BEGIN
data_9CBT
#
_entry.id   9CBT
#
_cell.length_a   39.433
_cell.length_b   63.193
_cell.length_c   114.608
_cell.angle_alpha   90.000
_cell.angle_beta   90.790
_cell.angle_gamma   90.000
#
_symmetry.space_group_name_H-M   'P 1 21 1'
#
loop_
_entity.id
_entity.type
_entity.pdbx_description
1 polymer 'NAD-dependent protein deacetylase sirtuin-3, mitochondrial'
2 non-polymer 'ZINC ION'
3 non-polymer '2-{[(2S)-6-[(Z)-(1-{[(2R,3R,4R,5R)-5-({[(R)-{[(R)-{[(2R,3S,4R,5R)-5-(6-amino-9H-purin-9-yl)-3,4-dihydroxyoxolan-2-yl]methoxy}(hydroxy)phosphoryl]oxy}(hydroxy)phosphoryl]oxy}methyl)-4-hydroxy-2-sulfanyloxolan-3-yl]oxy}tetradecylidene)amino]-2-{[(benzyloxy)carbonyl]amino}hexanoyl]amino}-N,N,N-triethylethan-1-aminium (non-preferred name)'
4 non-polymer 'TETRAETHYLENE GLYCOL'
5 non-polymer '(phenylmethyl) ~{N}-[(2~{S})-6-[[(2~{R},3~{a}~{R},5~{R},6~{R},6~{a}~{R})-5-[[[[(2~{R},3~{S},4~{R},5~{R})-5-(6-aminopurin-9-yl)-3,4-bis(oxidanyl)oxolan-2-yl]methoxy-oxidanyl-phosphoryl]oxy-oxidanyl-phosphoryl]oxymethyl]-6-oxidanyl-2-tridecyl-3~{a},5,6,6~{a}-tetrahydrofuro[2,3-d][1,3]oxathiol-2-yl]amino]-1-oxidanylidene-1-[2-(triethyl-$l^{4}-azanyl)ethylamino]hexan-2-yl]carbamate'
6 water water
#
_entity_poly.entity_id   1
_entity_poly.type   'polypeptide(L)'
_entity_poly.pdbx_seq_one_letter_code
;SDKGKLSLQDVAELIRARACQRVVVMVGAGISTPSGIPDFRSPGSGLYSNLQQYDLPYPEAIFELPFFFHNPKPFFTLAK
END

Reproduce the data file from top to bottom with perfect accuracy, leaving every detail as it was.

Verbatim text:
data_9CBT
#
_entry.id   9CBT
#
_cell.length_a   39.433
_cell.length_b   63.193
_cell.length_c   114.608
_cell.angle_alpha   90.000
_cell.angle_beta   90.790
_cell.angle_gamma   90.000
#
_symmetry.space_group_name_H-M   'P 1 21 1'
#
loop_
_entity.id
_entity.type
_entity.pdbx_description
1 polymer 'NAD-dependent protein deacetylase sirtuin-3, mitochondrial'
2 non-polymer 'ZINC ION'
3 non-polymer '2-{[(2S)-6-[(Z)-(1-{[(2R,3R,4R,5R)-5-({[(R)-{[(R)-{[(2R,3S,4R,5R)-5-(6-amino-9H-purin-9-yl)-3,4-dihydroxyoxolan-2-yl]methoxy}(hydroxy)phosphoryl]oxy}(hydroxy)phosphoryl]oxy}methyl)-4-hydroxy-2-sulfanyloxolan-3-yl]oxy}tetradecylidene)amino]-2-{[(benzyloxy)carbonyl]amino}hexanoyl]amino}-N,N,N-triethylethan-1-aminium (non-preferred name)'
4 non-polymer 'TETRAETHYLENE GLYCOL'
5 non-polymer '(phenylmethyl) ~{N}-[(2~{S})-6-[[(2~{R},3~{a}~{R},5~{R},6~{R},6~{a}~{R})-5-[[[[(2~{R},3~{S},4~{R},5~{R})-5-(6-aminopurin-9-yl)-3,4-bis(oxidanyl)oxolan-2-yl]methoxy-oxidanyl-phosphoryl]oxy-oxidanyl-phosphoryl]oxymethyl]-6-oxidanyl-2-tridecyl-3~{a},5,6,6~{a}-tetrahydrofuro[2,3-d][1,3]oxathiol-2-yl]amino]-1-oxidanylidene-1-[2-(triethyl-$l^{4}-azanyl)ethylamino]hexan-2-yl]carbamate'
6 water water
#
_entity_poly.entity_id   1
_entity_poly.type   'polypeptide(L)'
_entity_poly.pdbx_seq_one_letter_code
;SDKGKLSLQDVAELIRARACQRVVVMVGAGISTPSGIPDFRSPGSGLYSNLQQYDLPYPEAIFELPFFFHNPKPFFTLAK